OpenAL* classes single-threaded?


I just figured out a problem with some code we have. We want to play some background music, and this music has two parts: an introduction that gets things going, and a loop part that should be repeated indefinitely, and that should be started when the first part finishes. I don't think the solution we have in place is ideal, but it looks like this:

   introMusicTrack.addTrackStateListener(new TrackStateListener() {
      public void trackFinishedFade(AudioTrack track) {

      public void trackPaused(AudioTrack track) {

      public void trackPlayed(AudioTrack track) {

      public void trackStopped(AudioTrack track) {
         if (introPlaying) {

The intention being that when the first part of the track is finished, the second should be triggered - if we still want to play that music track at all. The problem was that even though we could see that the 'trackStopped' listener method was being called, we never heard the looping part play, and there were no messages in any log. It turned out that the listener callback was executed by a different thread than the one that played the rest of the sounds, and when we changed that - making sure that both calls to were done from the same thread - things started working again.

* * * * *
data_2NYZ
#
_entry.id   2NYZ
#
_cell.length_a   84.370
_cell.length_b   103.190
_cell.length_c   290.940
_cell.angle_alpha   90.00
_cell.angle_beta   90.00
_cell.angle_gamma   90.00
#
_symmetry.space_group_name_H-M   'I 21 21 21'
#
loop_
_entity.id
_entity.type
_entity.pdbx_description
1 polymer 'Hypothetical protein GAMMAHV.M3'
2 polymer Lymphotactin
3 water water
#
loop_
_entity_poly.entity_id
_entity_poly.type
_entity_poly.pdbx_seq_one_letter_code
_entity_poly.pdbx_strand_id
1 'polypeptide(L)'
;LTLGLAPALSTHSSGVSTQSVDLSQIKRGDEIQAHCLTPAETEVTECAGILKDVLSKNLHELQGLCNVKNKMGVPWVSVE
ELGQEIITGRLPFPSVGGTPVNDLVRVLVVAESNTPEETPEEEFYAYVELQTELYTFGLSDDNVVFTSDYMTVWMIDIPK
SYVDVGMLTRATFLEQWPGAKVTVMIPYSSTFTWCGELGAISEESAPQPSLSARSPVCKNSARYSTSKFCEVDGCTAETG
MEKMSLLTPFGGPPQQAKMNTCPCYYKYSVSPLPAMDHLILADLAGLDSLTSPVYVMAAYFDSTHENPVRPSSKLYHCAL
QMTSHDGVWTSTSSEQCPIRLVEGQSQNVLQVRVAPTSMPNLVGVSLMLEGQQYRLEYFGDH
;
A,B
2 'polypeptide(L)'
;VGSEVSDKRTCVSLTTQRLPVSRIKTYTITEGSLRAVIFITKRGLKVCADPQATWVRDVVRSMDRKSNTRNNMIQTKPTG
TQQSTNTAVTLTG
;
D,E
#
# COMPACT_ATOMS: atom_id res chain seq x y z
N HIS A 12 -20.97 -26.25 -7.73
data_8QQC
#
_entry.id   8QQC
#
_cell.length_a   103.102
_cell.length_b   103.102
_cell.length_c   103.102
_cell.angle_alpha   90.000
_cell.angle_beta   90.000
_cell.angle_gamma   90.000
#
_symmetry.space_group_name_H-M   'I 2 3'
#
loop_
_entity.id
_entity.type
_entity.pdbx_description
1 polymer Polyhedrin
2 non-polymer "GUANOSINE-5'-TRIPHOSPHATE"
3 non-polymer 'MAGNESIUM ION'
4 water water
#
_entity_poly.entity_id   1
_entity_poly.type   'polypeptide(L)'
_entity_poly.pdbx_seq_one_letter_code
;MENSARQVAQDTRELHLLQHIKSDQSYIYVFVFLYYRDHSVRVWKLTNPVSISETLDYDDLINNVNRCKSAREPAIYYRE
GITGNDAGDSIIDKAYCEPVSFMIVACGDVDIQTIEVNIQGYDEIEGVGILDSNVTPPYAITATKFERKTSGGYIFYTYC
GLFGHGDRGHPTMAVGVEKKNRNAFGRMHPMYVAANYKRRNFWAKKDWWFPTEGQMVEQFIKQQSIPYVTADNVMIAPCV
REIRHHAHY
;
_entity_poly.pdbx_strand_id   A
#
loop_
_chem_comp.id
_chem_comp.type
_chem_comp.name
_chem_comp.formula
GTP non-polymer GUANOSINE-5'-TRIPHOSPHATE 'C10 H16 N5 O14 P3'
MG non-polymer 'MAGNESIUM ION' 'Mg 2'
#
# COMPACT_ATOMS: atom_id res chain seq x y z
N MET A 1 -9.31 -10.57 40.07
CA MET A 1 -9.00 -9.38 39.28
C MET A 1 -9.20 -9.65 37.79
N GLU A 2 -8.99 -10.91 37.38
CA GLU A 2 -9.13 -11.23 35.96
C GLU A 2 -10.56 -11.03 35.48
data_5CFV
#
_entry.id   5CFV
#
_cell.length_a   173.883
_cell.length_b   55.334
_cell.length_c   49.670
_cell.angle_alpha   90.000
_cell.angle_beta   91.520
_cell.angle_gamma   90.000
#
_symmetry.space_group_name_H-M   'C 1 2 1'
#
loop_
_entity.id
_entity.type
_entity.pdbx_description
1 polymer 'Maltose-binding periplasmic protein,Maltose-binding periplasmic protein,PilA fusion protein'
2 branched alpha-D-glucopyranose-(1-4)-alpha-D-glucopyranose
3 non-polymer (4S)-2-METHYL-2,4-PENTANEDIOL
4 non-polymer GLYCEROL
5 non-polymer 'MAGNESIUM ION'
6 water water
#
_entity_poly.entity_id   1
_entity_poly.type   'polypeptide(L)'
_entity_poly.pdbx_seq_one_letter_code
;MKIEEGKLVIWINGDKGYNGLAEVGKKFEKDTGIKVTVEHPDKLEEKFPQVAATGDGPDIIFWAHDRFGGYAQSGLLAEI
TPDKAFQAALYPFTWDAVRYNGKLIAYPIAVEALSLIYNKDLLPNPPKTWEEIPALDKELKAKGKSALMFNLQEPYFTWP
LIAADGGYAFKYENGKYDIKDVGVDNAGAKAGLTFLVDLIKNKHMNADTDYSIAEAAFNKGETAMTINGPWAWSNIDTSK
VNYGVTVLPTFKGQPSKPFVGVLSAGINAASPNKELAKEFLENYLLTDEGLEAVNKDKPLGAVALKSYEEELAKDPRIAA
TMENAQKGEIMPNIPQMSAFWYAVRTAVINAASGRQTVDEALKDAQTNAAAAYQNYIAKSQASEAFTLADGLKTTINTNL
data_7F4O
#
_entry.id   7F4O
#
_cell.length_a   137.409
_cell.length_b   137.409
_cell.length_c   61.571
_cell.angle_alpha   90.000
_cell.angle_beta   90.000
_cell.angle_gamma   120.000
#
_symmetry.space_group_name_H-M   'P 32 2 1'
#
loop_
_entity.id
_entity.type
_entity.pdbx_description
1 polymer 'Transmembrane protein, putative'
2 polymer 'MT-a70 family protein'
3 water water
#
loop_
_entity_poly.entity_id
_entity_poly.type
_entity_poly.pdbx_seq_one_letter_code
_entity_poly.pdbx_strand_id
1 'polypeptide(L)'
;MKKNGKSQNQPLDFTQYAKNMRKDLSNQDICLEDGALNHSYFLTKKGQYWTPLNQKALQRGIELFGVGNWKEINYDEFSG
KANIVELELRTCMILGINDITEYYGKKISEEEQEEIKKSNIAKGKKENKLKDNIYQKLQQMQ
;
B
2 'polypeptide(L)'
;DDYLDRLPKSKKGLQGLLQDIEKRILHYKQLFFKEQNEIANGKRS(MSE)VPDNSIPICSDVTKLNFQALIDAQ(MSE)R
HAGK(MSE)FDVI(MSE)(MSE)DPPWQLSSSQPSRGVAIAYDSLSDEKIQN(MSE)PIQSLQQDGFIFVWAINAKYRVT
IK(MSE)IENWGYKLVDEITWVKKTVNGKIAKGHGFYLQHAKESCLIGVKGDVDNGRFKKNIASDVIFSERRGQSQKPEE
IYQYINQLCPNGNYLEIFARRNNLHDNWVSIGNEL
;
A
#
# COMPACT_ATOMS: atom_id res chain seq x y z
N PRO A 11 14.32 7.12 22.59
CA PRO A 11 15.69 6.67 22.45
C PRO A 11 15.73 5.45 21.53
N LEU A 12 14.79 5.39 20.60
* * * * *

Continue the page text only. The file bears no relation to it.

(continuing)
Is this the intended behaviour? If so, maybe there should be some checks in the OpenAL-related classes to ensure that users that make calls from 'the wrong thread' get notified about that?



Actually, this is a problem I'm not sure about either.  I believe that OpenAL is meant to be single threaded similar to OpenGL, but I do not have any documentation handy to prove this.  Can anyone confirm?

I have had some similar issues related to OpenAL with threading in the past.  I can't necessarily confirm that it is specific to OpenAL or the JNI work that was done, but there are definitely some issues here.

I've had some luck with being able to thread out my background music player apart from my sound effects engine. The trick was initiating openAL in a separate class first, and then being sure to reserve the appropriate number of sources for each so that you don't have to worry about synchronization. Of course, I ended up with other issues caused from the threading (my music streaming would occasionally stutter or poop out from "thread clashing" on machines that aren't as multithreading capable).